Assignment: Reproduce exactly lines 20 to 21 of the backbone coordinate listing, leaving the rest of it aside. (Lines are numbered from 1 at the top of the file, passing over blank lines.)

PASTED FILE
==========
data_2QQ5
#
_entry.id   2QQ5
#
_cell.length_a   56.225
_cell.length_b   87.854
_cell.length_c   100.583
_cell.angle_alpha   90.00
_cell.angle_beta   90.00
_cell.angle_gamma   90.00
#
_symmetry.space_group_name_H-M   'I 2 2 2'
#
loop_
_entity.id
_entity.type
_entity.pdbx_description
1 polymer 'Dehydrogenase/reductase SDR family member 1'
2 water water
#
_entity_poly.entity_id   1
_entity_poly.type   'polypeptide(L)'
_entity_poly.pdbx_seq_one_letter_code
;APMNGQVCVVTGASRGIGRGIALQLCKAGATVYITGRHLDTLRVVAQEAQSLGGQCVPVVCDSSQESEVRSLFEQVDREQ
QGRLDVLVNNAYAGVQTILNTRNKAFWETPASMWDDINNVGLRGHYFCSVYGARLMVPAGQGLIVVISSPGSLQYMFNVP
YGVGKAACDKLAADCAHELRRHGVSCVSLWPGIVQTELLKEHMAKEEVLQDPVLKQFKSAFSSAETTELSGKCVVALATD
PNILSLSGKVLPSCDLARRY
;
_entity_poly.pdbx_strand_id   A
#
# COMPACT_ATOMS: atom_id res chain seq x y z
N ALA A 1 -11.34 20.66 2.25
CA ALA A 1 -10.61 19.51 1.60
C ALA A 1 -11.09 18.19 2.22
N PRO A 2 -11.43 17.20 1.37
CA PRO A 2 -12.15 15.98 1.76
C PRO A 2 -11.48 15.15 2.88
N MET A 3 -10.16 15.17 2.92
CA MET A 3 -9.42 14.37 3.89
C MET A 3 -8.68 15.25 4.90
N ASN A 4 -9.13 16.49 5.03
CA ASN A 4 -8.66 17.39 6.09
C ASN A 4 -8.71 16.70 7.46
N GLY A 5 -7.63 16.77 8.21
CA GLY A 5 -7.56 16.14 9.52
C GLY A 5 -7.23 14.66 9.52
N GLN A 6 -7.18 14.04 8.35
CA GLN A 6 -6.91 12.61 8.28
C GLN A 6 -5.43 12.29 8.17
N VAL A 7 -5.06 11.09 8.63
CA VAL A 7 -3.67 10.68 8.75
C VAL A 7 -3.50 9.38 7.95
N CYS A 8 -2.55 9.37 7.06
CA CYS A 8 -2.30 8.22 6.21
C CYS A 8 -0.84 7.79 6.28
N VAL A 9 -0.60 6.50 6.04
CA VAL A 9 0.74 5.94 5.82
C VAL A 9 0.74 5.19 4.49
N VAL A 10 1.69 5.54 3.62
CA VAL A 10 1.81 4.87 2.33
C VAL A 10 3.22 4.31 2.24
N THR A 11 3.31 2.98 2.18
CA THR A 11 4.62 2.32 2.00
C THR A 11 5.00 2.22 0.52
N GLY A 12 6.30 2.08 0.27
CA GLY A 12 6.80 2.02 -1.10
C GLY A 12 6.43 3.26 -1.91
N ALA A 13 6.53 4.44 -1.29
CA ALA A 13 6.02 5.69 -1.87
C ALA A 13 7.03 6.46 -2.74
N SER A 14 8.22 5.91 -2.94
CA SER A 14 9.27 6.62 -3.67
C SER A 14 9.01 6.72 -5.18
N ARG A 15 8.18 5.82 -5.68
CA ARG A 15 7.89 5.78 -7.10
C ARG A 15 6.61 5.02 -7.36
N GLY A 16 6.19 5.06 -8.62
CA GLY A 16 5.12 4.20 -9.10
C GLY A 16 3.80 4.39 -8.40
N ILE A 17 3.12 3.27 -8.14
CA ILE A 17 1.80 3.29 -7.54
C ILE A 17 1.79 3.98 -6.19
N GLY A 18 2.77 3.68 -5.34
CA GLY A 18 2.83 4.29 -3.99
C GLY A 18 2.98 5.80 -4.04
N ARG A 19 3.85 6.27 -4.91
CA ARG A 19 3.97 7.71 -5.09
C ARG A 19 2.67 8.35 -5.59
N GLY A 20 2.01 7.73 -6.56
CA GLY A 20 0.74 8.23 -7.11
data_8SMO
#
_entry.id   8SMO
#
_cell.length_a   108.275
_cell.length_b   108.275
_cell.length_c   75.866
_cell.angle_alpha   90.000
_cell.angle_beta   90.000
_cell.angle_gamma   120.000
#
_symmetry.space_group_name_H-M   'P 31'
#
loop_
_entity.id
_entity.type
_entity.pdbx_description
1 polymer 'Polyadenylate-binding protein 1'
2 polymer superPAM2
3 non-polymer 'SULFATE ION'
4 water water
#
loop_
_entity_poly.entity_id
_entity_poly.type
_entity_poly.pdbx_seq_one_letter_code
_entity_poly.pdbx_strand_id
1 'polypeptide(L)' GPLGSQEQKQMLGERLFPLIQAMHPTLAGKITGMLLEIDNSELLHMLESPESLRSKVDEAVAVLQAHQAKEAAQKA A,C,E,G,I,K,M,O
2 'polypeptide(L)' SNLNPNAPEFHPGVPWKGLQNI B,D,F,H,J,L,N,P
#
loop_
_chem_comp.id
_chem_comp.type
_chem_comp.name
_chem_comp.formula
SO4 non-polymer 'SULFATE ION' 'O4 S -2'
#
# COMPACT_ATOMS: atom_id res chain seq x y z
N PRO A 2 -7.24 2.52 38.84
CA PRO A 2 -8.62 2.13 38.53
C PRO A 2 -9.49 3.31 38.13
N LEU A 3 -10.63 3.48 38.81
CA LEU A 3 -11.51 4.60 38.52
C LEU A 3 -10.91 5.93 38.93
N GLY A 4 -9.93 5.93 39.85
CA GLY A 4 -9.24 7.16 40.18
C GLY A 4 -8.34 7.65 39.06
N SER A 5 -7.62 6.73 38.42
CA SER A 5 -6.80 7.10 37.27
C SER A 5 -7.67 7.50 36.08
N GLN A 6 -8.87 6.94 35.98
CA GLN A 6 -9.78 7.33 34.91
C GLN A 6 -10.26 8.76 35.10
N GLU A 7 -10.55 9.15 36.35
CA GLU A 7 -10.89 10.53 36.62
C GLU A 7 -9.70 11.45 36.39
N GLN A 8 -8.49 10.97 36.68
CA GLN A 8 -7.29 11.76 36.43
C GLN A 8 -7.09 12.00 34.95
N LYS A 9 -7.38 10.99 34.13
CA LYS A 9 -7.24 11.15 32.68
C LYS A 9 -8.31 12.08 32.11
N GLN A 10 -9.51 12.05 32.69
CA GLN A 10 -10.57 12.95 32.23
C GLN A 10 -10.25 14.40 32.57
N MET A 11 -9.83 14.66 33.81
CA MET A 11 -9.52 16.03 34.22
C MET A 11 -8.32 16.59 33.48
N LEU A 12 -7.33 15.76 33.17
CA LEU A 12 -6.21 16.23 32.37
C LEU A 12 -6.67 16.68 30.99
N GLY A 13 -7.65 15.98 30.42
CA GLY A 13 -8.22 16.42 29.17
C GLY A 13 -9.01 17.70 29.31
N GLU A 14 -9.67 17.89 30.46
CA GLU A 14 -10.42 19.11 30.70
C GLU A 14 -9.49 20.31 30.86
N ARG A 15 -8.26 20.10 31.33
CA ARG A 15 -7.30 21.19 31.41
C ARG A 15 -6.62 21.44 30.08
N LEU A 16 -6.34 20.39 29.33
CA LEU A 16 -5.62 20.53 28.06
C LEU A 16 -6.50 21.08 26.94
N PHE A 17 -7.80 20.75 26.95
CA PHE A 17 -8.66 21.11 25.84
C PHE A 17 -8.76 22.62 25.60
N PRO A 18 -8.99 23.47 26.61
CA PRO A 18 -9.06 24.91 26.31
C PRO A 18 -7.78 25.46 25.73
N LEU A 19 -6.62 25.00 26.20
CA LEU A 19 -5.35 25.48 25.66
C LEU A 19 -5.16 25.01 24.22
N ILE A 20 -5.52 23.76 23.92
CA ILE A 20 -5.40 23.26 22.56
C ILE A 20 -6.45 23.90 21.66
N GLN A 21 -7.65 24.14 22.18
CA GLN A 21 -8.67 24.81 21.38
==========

#
_entity_poly.entity_id   1